• November 14, 2019

    Have you noticed how little we depend on sensing? The headbrain is the tireless translator of my experience. I have replacement thoughts for just about everything I experience in my senses.

    I see the vastness of the sky filled with stars and I think about how far away the stars are, that the light I see was emitted billions of years ago by stars now long dead. The sensing lasts only a moment, if at all, and then it is replaced by thinking. Instant translation to the mental sphere. My ancestors had far less ‘knowledge’ of these things but they had a much greater possibility of being in relationship with the heavens.

    Perhaps you think this is not important, that what matters are the facts? Perhaps you think that realism is based in knowing the facts? In my view, this is an enormously limited understanding of our capacity to know and the potential of knowing through sensing.

    My observation is this: sensing engages me in a relationship with what is sensed and that relationship does not arise from thinking. In my sensing, I can relate to phenomena outside of my limited location in time and space. And the extraordinary added benefit to entering into sensation, penetrating it with attention and holding it without mental translation, is that it also opens up the realm of feeling…higher emotions as they are sometimes called. Thinking rarely provides this bridge to feeling unless it first engages sensation.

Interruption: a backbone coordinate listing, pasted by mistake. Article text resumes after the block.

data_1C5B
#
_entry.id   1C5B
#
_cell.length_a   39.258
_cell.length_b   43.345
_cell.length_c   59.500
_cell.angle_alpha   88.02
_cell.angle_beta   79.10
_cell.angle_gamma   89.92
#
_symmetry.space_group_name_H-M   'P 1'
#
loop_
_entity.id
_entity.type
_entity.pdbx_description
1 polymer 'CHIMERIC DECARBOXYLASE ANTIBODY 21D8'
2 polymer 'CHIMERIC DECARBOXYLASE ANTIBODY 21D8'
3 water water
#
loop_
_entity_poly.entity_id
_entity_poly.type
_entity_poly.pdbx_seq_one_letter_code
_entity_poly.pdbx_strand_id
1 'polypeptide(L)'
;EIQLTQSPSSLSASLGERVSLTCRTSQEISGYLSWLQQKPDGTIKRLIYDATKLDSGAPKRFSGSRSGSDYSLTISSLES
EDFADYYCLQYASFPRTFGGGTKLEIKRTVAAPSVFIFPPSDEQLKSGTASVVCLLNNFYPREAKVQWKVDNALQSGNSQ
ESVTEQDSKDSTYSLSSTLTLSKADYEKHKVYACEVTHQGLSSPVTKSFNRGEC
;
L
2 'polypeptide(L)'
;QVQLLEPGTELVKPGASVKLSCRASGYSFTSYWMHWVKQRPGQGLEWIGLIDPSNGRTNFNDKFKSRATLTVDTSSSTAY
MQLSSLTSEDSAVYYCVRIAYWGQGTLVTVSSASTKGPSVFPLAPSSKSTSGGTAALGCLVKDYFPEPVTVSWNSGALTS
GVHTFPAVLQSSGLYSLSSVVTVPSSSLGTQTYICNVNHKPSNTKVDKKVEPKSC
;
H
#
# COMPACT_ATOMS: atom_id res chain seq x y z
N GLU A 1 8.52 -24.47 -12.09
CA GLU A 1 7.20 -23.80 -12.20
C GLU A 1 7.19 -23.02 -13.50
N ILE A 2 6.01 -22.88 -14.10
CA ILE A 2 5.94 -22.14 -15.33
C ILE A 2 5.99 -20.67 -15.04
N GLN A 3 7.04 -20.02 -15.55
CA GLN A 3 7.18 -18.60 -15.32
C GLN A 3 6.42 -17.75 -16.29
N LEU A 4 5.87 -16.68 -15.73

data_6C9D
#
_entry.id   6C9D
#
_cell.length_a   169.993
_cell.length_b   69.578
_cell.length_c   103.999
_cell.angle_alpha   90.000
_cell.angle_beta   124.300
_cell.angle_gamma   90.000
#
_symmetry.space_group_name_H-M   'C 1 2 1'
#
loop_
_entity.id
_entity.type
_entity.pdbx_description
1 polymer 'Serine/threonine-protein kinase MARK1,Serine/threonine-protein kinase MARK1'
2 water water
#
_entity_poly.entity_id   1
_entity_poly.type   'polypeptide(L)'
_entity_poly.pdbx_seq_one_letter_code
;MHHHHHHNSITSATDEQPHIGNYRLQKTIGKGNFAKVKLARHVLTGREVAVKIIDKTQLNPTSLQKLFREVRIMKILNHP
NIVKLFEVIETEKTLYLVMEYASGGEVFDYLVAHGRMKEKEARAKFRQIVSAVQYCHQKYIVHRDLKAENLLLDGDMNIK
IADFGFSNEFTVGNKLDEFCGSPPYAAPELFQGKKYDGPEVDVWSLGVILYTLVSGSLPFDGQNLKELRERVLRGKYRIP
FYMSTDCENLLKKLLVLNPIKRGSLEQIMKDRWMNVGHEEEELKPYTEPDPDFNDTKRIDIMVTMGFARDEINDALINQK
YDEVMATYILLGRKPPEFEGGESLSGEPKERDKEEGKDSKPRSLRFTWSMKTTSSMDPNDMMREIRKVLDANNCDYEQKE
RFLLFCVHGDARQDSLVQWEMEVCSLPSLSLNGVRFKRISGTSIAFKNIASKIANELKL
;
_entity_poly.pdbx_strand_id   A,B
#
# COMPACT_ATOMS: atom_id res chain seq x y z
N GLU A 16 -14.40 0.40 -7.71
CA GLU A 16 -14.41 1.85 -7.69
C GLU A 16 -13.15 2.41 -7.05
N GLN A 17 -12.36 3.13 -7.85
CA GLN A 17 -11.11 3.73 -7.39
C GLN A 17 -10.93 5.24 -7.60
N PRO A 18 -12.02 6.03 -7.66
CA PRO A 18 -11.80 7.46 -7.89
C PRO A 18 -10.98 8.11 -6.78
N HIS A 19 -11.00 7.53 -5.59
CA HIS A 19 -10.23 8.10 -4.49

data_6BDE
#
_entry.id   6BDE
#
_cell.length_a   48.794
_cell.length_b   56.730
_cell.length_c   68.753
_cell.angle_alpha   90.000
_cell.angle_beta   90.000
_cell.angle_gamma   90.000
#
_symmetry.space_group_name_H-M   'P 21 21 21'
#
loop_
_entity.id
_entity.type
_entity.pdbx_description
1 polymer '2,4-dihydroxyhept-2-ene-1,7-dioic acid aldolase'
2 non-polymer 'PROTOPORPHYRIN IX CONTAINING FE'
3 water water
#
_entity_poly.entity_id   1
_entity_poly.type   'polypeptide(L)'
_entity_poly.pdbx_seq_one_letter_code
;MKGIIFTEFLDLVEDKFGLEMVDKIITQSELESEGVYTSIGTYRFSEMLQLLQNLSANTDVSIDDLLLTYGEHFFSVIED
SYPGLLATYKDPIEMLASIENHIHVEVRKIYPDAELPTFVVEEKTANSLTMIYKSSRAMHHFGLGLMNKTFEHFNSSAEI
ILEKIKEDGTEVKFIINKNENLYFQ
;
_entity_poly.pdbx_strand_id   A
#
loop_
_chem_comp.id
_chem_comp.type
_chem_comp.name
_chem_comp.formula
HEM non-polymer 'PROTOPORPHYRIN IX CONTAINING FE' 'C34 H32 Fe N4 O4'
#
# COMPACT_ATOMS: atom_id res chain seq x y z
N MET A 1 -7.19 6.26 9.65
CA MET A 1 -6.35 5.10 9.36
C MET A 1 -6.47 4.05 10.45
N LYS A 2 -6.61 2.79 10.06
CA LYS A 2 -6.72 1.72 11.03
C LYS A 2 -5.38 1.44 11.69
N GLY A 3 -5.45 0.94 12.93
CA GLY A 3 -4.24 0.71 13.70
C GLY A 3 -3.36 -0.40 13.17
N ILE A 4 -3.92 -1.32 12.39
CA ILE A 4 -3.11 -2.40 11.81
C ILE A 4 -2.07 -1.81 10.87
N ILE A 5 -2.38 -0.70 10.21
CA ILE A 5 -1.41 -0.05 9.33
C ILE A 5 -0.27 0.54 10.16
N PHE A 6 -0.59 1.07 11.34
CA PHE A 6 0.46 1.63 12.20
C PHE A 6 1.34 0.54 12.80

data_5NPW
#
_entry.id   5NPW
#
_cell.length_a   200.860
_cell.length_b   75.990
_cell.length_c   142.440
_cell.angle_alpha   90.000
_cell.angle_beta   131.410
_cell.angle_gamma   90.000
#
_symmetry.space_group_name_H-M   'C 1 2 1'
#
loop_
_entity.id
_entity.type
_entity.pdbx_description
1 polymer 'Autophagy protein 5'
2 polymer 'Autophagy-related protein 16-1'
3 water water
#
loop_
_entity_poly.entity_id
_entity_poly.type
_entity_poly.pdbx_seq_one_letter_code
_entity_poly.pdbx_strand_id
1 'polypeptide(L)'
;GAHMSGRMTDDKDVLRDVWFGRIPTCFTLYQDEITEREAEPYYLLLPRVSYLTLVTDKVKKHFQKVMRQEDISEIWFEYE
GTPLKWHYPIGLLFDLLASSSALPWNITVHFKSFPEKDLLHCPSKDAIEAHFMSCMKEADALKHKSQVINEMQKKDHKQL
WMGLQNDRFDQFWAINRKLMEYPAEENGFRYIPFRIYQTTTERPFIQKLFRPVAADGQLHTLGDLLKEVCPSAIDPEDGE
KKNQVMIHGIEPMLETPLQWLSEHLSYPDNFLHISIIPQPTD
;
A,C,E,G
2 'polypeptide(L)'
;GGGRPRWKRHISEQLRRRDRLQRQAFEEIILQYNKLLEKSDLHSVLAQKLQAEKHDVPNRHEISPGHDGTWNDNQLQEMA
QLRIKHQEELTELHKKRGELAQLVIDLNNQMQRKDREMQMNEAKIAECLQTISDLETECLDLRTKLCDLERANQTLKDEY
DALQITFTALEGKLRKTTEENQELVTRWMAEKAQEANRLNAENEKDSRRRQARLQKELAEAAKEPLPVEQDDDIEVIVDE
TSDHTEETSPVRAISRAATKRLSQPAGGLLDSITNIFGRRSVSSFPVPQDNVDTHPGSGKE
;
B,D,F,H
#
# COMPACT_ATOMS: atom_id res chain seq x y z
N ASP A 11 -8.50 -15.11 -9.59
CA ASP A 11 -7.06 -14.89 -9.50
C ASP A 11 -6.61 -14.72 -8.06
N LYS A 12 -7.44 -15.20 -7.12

Try this at home. Watch an insect or small animal. Sense in yourself how it moves. Notice that it very often responds to your attention if you do not get caught in your thinking.

    How does sensing engage feeling? In my view, sensations have parallel feelings. The sensation of lowering the head may invoke humility. The sensation of remorse may invoke compassion. The sensation of beauty may invoke ecstasy. Can I learn to fill my senses with these sensations? In my experience, learning means to not let thinking interfere. This is a skill that opens many doors.

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  • June 21, 2019

    As a human, I wish to see. This places me at the center of my seeing. This is my ordinary state, my doing state.

    There is another way but it does not accord with my mechanical nature. It is this: to be seen, to be sensed, to be breathed…not as the center of knowing, not as the knower, but as the known.

    This is not theory. The shift in direction can be known instantly by anyone and it is always immediately transformative. Take it on. Does understanding open like a flower and include you in its embrace?

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  • August 3, 2018

    Reflection is the basis for understanding. I can be engaged in an experience but understanding it depends upon the mirror-effects of knowing the experience, knowing that I know it, knowing its impact on me and knowing its impact on the context. Past experiences of a similar nature and expectations of what may arise in the future are integrated into the present experience without dominating it. There is space for all this to occur simultaneously, not in thinking but in sensing and feeling.